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1.  When care situations evoke difficult emotions in nursing staff members: an ethnographic study in two Norwegian nursing homes 
BMC Nursing  2015;14:40.
Background
Caring practice in nursing homes is a complex topic, especially the challenges of meeting the basic needs of residents when their behaviour evokes difficult emotions. Cognitive and physical changes related to aging and disability can contribute to behaviours considered to be unacceptable. For example, resident behaviours such as spitting, making a mess with food or grinding teeth are behaviours that most people do not want to see, hear or experience. The aim of this study was to gain a deeper understanding of how nursing home staff members deal with such behaviours in care situations.
Methods
This article draws on ethnographic data to describe how nursing home staff members manage unpleasant resident behaviours. The study was based on two long-term units in two Norwegian public nursing homes. The Region’s Medical Ethics Committee and the Norwegian Social Science Data Services granted approval. In total, 45 participants (37 nursing aides and eight nurses) agreed to participate in this study. Ten of the participants were interviewed at the end of the field study.
Results
This study indicates that nursing home staff members experience difficult emotions related to some residents’ behaviours. However, they found these feelings difficult to express and rarely verbalized them openly. In addition, they were characterized by a strong obligation to help all residents, despite their own feelings. Therefore, it appears that an inner struggle occurs as a part of everyday practice.
Conclusions
Despite these difficult emotions, nursing staff members believed that they needed to manage their responses and continued to offer good care to all residents. These findings extend our understanding of this unarticulated part of nursing home practice.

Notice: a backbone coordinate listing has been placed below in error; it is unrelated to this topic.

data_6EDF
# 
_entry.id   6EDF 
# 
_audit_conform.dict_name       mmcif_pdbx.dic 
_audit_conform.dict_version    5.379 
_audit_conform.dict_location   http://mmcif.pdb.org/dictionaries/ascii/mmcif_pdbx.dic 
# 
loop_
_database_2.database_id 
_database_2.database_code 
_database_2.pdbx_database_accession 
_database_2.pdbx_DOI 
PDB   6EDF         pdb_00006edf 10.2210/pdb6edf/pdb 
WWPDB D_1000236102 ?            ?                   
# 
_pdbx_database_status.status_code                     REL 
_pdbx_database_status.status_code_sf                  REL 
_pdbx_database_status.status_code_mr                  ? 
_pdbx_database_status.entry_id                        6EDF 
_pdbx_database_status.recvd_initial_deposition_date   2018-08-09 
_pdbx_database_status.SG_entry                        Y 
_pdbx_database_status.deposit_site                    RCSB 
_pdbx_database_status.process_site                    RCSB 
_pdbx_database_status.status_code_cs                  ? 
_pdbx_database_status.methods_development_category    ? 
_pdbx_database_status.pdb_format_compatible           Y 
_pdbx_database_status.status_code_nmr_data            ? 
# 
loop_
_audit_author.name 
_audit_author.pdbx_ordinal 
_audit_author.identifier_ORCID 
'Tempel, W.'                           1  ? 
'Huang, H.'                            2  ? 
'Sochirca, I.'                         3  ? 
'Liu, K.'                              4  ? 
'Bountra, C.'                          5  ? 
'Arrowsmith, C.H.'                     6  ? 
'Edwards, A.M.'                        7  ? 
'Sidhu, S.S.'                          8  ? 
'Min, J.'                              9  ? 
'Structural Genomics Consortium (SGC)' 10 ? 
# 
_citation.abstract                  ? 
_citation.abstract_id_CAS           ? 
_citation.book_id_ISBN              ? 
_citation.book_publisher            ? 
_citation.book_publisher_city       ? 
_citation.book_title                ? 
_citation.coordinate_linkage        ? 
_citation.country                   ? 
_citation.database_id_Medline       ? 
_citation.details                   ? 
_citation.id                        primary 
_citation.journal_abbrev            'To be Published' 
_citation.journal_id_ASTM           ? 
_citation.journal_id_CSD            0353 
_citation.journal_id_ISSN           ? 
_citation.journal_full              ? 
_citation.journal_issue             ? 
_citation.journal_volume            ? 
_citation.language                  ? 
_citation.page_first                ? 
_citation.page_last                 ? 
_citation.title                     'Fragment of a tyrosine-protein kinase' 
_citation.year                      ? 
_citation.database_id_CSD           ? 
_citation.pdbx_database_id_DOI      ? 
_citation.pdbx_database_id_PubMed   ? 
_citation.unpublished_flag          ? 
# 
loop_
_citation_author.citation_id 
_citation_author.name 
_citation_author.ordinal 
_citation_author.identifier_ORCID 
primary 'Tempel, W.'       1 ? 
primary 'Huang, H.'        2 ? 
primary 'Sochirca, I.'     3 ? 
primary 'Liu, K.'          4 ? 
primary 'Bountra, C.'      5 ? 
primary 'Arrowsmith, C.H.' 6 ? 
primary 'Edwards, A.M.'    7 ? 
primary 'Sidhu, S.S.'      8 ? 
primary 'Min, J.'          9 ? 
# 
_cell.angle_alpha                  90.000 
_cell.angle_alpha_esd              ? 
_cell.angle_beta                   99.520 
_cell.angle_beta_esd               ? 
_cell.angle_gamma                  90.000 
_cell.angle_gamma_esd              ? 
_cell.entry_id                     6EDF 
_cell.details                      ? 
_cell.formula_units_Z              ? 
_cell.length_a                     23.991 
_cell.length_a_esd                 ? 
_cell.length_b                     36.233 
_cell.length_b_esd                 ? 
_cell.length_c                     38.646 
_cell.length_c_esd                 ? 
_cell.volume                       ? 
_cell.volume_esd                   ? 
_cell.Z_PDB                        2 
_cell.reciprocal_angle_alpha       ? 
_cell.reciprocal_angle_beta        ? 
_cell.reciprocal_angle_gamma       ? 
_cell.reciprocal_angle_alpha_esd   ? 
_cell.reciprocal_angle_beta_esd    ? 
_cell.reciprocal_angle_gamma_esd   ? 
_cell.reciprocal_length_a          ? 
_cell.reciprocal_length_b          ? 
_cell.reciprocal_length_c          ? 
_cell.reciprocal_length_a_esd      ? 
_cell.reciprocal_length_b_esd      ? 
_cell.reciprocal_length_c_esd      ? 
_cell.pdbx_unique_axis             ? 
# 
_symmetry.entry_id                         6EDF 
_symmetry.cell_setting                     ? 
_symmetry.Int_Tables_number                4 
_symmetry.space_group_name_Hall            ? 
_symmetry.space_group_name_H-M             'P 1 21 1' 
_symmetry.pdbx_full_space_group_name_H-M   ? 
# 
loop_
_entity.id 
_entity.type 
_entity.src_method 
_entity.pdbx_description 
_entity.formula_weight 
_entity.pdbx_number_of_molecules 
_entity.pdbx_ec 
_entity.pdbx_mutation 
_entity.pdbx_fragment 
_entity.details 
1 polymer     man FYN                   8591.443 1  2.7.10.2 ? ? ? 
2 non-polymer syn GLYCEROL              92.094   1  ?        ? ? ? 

doi:10.1186/s12912-015-0093-7
PMCID: PMC4520056  PMID: 26229519
Aversion; Emotions; Ethnography; Nursing homes; Practice
2.  New quality regulations versus established nursing home practice: a qualitative study 
BMC Nursing  2012;11:7.
Background
Western governments have initiated reforms to improve the quality of care for nursing home residents. Most of these reforms encompass the use of regulations and national quality indicators. In the Norwegian context, these regulations comprise two pages of text that are easy to read and understand. They focus particularly on residents’ rights to plan their day-to-day life in nursing homes. However, the research literature indicates that the implementation of the new regulations, particularly if they aim to change nursing practice, is extremely challenging. The aim of this study was to further explore and describe nursing practice to gain a deeper understanding of why it is so hard to implement the new regulations.
Methods
For this qualitative study, an ethnographic design was chosen to explore and describe nursing practice. Fieldwork was conducted in two nursing homes. In total, 45 nurses and nursing aides were included in participant observation, and 10 were interviewed at the end of the field study.
Results
Findings indicate that the staff knew little about the new quality regulations, and that the quality of their work was guided by other factors rooted in their nursing practice. Further analyses revealed that the staff appeared to be committed to daily routines and also that they always seemed to know what to do. Having routines and always knowing what to do mutually strengthen and enhance each other, and together they form a powerful force that makes daily nursing care a taken-for-granted activity.
Conclusion
New regulations are challenging to implement because nursing practices are so strongly embedded. Improving practice requires systematic and deeply rooted practical change in everyday action and thinking.
doi:10.1186/1472-6955-11-7
PMCID: PMC3407522  PMID: 22676435
Qualitative methods; Nursing homes; Nursing practice; Regulations; And routines

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